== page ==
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Theux

Theux's roots are buried deep in prehistory. The cheerful and fertile "window" of Theux has seen Mesolithic hunters and Neolithic farmers. The Gallo-Romans settled here in great numbers and gave the name "TECTIS" to our old town. In the 11th century, a castle was built and Theux became the chief district ("chef-ban") of what in the 16th century would be called the Marquisate of Franchimont, together with Verviers, Sart, Spa and Jalhay districts. In 1468, the 600 Franchimontois went off to try to kill Charles the Bold at Liège; all were massacred and the land ravaged. Shortly afterwards, the metalworking industry took off: Theux pots and pans were sold throughout Western Europe and the industry has left many traces in several areas of the town. The Franchimont revolution of 1789 was started at Polleur, at almost the same time as in Paris, with the proclamation of a Declaration of the Rights of Man. In the 19th century, and until 1940, the textile industry saw great expansion.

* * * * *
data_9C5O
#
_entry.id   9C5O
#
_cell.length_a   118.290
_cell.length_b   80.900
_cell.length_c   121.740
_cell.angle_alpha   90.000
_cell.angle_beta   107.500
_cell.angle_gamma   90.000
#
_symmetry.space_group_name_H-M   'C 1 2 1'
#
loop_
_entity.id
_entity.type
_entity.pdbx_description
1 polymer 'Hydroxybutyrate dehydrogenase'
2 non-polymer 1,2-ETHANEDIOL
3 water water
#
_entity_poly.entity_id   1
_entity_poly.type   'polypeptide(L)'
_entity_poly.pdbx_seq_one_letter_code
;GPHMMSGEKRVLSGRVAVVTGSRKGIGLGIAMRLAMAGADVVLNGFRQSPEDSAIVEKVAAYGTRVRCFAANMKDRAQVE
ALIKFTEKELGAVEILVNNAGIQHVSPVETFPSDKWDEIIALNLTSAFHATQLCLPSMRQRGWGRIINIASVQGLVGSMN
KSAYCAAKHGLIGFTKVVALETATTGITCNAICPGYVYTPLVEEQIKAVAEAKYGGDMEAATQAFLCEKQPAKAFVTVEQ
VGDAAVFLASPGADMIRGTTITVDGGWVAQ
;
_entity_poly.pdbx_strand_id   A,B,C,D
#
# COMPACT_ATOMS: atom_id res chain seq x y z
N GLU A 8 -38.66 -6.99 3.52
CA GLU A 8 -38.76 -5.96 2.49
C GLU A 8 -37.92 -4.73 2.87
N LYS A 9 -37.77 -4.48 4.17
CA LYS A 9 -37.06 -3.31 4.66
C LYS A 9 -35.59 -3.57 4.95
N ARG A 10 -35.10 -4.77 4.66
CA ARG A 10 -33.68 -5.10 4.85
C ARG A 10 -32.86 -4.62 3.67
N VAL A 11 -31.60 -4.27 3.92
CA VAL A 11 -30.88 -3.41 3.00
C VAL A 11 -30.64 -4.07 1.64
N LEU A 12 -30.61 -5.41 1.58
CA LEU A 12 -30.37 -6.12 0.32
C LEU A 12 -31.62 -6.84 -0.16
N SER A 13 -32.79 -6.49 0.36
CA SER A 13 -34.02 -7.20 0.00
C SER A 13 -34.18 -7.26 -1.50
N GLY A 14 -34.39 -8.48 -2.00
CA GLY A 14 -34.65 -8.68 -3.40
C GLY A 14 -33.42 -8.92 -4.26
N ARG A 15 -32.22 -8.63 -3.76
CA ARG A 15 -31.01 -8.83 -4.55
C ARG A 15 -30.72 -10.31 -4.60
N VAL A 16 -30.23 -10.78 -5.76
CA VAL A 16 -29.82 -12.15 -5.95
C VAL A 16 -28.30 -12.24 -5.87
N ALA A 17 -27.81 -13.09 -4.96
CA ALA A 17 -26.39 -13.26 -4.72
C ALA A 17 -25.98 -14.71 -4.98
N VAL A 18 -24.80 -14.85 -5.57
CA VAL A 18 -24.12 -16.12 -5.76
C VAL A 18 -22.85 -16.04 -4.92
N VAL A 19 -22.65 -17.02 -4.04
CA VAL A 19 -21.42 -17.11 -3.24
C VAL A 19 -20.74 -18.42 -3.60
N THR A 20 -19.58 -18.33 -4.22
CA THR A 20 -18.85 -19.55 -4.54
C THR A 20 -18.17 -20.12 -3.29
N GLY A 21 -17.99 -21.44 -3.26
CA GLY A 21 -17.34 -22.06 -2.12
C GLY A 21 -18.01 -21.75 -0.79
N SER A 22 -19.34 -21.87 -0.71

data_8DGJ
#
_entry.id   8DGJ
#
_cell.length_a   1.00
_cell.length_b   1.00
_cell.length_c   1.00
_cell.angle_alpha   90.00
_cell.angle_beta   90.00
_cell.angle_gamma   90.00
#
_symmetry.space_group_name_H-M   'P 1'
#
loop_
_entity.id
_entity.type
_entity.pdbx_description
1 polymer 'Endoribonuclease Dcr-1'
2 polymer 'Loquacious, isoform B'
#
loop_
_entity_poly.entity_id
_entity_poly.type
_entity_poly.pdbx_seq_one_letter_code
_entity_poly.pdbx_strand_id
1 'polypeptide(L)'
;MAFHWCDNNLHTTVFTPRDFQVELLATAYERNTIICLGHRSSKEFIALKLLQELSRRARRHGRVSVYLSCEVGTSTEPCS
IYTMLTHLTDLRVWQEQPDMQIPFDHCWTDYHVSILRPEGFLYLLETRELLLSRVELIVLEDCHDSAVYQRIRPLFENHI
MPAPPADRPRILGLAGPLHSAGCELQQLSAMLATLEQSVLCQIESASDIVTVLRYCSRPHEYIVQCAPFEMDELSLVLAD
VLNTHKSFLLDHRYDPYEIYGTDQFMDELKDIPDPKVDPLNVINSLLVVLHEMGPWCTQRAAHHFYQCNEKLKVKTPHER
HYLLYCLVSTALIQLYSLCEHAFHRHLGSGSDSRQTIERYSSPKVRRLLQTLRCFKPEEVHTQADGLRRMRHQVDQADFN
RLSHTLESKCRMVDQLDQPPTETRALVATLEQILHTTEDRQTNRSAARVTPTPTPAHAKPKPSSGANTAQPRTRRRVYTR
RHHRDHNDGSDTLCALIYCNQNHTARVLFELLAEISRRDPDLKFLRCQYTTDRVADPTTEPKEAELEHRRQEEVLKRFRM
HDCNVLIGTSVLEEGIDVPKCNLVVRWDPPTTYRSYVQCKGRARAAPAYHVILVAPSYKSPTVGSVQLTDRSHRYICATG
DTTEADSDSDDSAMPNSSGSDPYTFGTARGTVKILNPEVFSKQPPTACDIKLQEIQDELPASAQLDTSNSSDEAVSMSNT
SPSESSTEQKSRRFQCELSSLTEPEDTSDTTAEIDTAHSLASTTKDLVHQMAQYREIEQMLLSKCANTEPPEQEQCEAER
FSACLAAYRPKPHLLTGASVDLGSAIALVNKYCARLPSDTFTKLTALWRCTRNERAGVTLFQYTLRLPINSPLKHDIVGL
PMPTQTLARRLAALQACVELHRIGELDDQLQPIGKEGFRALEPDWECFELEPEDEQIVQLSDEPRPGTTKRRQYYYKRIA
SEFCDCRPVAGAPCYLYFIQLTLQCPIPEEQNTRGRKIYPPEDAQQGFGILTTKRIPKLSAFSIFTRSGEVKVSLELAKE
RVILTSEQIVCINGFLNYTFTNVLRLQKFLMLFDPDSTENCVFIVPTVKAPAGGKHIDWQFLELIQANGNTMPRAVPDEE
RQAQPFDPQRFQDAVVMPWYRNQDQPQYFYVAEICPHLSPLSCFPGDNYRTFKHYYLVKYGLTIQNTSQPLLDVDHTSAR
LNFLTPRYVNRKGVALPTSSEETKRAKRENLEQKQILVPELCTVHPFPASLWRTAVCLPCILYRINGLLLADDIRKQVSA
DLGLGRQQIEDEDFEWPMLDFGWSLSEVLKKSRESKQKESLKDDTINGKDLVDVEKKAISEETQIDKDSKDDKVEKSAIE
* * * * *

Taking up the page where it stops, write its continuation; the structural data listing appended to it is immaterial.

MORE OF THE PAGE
Notable sites

Theux centre offers a set of 17th and 18th-century houses and a town hall with, at its heart, the "perron" (a monument on a stepped base), the symbol of its freedoms. Amongst many other places, let us mention:

  • Franchimont Castle from where 600 brave men went off and were massacred during the siege of Liège by Charles the Bold's troops, the night of 29 to 30 October 1468. The ruined castle has been the subject of exemplary restoration. Every two years, a mediaeval fair takes place there. It used to be called the Franche-Foire and pioneered the genre in Belgium. The fair has been running since 1977.
  • Theux church, a Romanesque hall church (the three naves are of equal height), the only one between the Loire and the Rhine. Its 17th-century painted ceiling was restored in the 1990s. In the 13th century a defensive tower was added alongside the church. It points to the defensive role played by the church at that time. It seems that no more than two defensive towers of this type exist in Belgium: this one and the one at Bastogne church.
  •  The "Moulin Banal" (District Mill) The mill is called "banal", not because it is ordinary, but because in the Middle Ages, the peasants from the whole of the "Ban de Theux" (district) were obliged by their lord to come and grind their grain at this mill, in return for a grinding fee, paid to the lord in the form of flour.